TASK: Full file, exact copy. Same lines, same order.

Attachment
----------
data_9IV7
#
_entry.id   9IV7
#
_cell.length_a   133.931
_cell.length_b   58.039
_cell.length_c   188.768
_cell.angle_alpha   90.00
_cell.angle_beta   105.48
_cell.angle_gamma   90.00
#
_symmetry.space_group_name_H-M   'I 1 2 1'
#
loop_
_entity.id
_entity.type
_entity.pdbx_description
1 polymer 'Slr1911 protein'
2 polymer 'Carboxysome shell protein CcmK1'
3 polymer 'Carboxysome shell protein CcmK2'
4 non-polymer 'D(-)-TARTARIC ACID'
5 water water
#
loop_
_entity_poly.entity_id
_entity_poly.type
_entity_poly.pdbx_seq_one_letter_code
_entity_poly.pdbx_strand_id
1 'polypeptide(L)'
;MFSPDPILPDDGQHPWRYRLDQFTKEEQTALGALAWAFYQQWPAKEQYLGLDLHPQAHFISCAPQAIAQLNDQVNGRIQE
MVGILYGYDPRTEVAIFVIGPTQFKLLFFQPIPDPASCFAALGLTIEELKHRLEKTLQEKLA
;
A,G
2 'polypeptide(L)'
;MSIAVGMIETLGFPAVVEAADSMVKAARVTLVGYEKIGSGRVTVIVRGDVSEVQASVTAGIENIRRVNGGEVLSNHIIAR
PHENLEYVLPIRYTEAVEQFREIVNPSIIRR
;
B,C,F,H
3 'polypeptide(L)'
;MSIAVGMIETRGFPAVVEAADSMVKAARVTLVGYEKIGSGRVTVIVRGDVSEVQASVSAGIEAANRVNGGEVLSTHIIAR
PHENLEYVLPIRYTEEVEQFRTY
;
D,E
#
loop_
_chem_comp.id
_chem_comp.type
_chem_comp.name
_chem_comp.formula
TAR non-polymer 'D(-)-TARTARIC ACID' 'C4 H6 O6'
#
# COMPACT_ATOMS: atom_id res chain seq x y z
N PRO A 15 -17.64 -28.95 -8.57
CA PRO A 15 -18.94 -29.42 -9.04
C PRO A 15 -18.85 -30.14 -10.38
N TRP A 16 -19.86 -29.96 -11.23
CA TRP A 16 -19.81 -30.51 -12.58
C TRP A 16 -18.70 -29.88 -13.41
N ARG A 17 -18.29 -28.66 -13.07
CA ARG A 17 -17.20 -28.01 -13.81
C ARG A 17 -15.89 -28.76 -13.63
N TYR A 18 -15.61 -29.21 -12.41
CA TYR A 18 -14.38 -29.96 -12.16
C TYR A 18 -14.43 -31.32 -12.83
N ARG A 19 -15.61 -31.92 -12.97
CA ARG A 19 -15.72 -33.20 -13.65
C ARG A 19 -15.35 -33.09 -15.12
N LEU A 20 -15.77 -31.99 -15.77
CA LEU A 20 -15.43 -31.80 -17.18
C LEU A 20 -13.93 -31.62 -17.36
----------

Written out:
data_9IV7
#
_entry.id   9IV7
#
_cell.length_a   133.931
_cell.length_b   58.039
_cell.length_c   188.768
_cell.angle_alpha   90.00
_cell.angle_beta   105.48
_cell.angle_gamma   90.00
#
_symmetry.space_group_name_H-M   'I 1 2 1'
#
loop_
_entity.id
_entity.type
_entity.pdbx_description
1 polymer 'Slr1911 protein'
2 polymer 'Carboxysome shell protein CcmK1'
3 polymer 'Carboxysome shell protein CcmK2'
4 non-polymer 'D(-)-TARTARIC ACID'
5 water water
#
loop_
_entity_poly.entity_id
_entity_poly.type
_entity_poly.pdbx_seq_one_letter_code
_entity_poly.pdbx_strand_id
1 'polypeptide(L)'
;MFSPDPILPDDGQHPWRYRLDQFTKEEQTALGALAWAFYQQWPAKEQYLGLDLHPQAHFISCAPQAIAQLNDQVNGRIQE
MVGILYGYDPRTEVAIFVIGPTQFKLLFFQPIPDPASCFAALGLTIEELKHRLEKTLQEKLA
;
A,G
2 'polypeptide(L)'
;MSIAVGMIETLGFPAVVEAADSMVKAARVTLVGYEKIGSGRVTVIVRGDVSEVQASVTAGIENIRRVNGGEVLSNHIIAR
PHENLEYVLPIRYTEAVEQFREIVNPSIIRR
;
B,C,F,H
3 'polypeptide(L)'
;MSIAVGMIETRGFPAVVEAADSMVKAARVTLVGYEKIGSGRVTVIVRGDVSEVQASVSAGIEAANRVNGGEVLSTHIIAR
PHENLEYVLPIRYTEEVEQFRTY
;
D,E
#
loop_
_chem_comp.id
_chem_comp.type
_chem_comp.name
_chem_comp.formula
TAR non-polymer 'D(-)-TARTARIC ACID' 'C4 H6 O6'
#
# COMPACT_ATOMS: atom_id res chain seq x y z
N PRO A 15 -17.64 -28.95 -8.57
CA PRO A 15 -18.94 -29.42 -9.04
C PRO A 15 -18.85 -30.14 -10.38
N TRP A 16 -19.86 -29.96 -11.23
CA TRP A 16 -19.81 -30.51 -12.58
C TRP A 16 -18.70 -29.88 -13.41
N ARG A 17 -18.29 -28.66 -13.07
CA ARG A 17 -17.20 -28.01 -13.81
C ARG A 17 -15.89 -28.76 -13.63
N TYR A 18 -15.61 -29.21 -12.41
CA TYR A 18 -14.38 -29.96 -12.16
C TYR A 18 -14.43 -31.32 -12.83
N ARG A 19 -15.61 -31.92 -12.97
CA ARG A 19 -15.72 -33.20 -13.65
C ARG A 19 -15.35 -33.09 -15.12
N LEU A 20 -15.77 -31.99 -15.77
CA LEU A 20 -15.43 -31.80 -17.18
C LEU A 20 -13.93 -31.62 -17.36